Eddie:

And that is very troubling, but, you know, here’s something that really stands out and that’s the retirement of tradespeople. That, that to me is right on point because my father who’s in construction is dealing with that very thing. I mean, he’s gone out and actually worked on jobs himself just because you can’t find people and you’ve got to get the job done. You’re under contract to get them done. So, you know, folks, when you’re looking at the reasons why a housing supply is not where it is Tego just nailed it. They’re right ahead. Let’s let’s continue.

Tego:

That’s just one, that’s just one piece of it. And I think that’s just it, you know, I see these stories, especially in let’s, let’s be honest, the mainstream media, you know, where they pick one little thing to say, this is why, well, you know, I I’ll probably say perfect storm 20 times here today, but there really is. There’s a bunch of things that have just trended that have brought us to the point where here in Albuquerque, let me put this in perspective. As of today, we have, let’s say 800 homes for sale on the market, active for sale, based on the current demand in our market, about 11 to 1200 home selling per month. And in the Albuquerque area, we could have, let’s say 5,000 homes, maybe even 6,000 before we get to a, what we call a buyer’s market where the, where the supply is high and the demand is low we’re so far away from that. So again, it’s, it is not a good, good situation in the sense of, of the, the way prices are going up so fast. One, one thing that has been happening, this supply thing, this did not just happen because of COVID. And I’ve been saying that over and over again, this was this one, the, what are people saying that, that COVID, COVID driven? It’s like, no, no, no, no, no. This has been coming on for a long time.

Eddie:

We had this problem a way before, way, two years ago. I remember because we saw just the declining number of homes that were there. I mean, this is you you’ve been tracking this for a long time.

Tego:

Yeah. Well, in, in COVID now I was exasperated that, so let me give you some stuff here. So COVID, COVID kept a lot of people from selling their homes in 2020 that may have sold. Right. You know, you think about the senior housing world, or it gets, this is a, this is a quote from a article in the season, senior housing world, senior housing occupancy falls to lowest rate on record. You know what that means is all those people, but that may be, we’re going to be going into senior housing last year. They stayed in their home. They didn’t sell their home. Those homes never came on the market. And we’ll see if they do, you know, a majority of homeowners in America are baby boomers, boomers, and many of them are now reluctant to move or downsize. So those, again, it’s just one of those other things that definitely were triggered somewhat by, by the pandemic.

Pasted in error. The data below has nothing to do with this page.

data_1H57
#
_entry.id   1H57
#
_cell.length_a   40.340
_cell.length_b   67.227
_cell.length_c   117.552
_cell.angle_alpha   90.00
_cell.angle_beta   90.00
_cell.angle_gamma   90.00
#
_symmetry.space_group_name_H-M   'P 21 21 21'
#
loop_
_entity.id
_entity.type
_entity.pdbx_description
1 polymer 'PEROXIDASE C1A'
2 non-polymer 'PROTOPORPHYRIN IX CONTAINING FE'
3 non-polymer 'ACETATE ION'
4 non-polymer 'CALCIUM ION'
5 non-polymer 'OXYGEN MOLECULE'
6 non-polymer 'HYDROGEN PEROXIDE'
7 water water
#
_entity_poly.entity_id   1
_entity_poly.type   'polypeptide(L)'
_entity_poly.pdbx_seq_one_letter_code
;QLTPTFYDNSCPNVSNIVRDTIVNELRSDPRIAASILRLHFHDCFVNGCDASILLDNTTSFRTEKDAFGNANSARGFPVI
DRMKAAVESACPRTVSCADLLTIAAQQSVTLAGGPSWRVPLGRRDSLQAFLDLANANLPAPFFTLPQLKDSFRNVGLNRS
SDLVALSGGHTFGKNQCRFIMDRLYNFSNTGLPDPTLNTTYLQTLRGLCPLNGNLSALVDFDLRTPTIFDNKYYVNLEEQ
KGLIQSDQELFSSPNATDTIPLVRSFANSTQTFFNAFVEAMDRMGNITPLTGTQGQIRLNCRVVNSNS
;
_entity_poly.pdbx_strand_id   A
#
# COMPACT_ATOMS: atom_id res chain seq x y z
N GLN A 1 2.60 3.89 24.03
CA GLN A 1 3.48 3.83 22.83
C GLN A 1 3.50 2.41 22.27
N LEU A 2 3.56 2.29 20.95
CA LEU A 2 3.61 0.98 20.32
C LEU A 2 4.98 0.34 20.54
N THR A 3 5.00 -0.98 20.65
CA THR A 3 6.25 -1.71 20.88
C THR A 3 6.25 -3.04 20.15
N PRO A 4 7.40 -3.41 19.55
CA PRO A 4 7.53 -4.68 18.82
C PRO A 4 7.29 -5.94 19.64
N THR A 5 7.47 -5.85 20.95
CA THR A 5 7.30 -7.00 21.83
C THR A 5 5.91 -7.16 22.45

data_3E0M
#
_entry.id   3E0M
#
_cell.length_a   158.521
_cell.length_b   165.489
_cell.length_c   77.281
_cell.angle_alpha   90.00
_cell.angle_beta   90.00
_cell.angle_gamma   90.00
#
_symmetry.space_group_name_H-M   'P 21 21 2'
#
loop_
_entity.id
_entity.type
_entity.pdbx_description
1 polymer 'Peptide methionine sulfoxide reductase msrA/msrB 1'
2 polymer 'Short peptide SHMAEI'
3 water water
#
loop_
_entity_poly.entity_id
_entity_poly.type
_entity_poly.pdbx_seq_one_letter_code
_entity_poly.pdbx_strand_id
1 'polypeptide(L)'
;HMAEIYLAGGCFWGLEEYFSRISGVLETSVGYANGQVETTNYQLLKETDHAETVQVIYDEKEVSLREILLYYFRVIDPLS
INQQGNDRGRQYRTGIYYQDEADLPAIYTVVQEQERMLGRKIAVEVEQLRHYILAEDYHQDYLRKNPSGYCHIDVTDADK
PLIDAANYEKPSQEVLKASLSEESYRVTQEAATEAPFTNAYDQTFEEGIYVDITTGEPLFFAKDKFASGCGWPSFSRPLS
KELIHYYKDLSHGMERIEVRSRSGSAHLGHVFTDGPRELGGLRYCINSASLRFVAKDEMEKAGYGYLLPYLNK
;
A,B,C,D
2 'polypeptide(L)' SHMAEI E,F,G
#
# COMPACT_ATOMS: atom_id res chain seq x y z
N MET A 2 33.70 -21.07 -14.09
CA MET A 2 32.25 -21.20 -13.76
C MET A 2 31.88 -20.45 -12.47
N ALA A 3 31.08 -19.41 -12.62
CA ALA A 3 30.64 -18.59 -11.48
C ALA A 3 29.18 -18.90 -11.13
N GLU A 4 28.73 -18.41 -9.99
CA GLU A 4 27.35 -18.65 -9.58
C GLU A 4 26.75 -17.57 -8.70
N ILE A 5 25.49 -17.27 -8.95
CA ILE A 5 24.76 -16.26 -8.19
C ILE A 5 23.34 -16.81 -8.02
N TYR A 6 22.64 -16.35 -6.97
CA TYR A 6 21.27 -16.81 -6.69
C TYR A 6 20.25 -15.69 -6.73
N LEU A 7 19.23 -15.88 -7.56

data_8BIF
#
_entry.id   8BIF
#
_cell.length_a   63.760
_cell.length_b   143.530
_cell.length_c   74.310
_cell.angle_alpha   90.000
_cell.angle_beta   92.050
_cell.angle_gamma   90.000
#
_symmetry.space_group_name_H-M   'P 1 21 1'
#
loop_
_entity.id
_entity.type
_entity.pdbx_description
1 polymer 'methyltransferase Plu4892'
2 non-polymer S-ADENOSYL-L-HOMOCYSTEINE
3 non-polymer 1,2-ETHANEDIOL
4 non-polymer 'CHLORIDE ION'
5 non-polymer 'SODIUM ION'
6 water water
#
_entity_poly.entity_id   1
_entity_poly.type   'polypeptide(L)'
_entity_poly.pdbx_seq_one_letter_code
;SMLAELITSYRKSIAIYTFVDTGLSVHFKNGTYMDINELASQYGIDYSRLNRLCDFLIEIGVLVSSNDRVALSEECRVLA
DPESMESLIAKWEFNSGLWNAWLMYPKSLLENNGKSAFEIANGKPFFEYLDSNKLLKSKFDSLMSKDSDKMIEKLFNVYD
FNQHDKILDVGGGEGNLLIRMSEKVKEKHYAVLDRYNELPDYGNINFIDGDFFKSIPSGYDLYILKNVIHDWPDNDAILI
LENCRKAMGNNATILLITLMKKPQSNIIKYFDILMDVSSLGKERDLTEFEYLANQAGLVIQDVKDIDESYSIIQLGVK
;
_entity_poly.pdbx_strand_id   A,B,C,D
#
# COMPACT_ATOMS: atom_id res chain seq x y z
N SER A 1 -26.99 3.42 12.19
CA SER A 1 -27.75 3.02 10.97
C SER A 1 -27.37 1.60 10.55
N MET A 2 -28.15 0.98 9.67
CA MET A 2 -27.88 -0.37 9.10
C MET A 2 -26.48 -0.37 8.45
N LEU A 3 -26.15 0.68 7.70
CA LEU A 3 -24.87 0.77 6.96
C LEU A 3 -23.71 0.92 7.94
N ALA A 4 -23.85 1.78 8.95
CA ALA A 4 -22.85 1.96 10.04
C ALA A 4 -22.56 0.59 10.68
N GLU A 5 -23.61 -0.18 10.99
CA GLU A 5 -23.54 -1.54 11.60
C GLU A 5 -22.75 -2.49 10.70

Tego:

Another thing that’s happened over the last decade is, is we’ve had these really ultra low interest rates historically low. I mean, you know, even the 4%, right, we were going, oh my God, geez, rates are crazy. They’re never going to be this low again. Well, here we are at 3%, but anyway, but that, that incentivize many homeowners to stay in their homes much longer. I’m getting this quote from a story I read and I wish I knew who it was, cause I should be accrediting them for it. But that incentive, incentivize many homeowners to stay in their homes longer than they would have in the past. They’re clinging to their cheap mortgages, right? The low rates have encouraged many homeowners who bought the home not to sell, you know, and, and they’re just staying. And one of the things, one of the statistics to back that up is since 2008, the median tenure for somebody staying in your home staying in their home is three years longer today than it was just in 2008.

Tego:

To give you an example in Albuquerque, the, the stat is 10 years is how long people stay in their homes. I’ve seen another one that said it was 13 years. And the point is people just aren’t selling as quick. It used to be like seven years now. People are just not turning over again. That’s, that’s making it those homes again, never coming on to the market. So that’s some of it on the demand side. Let’s talk about the supply side. I mean, excuse me, that was the supply side. Now let’s talk about the demand side.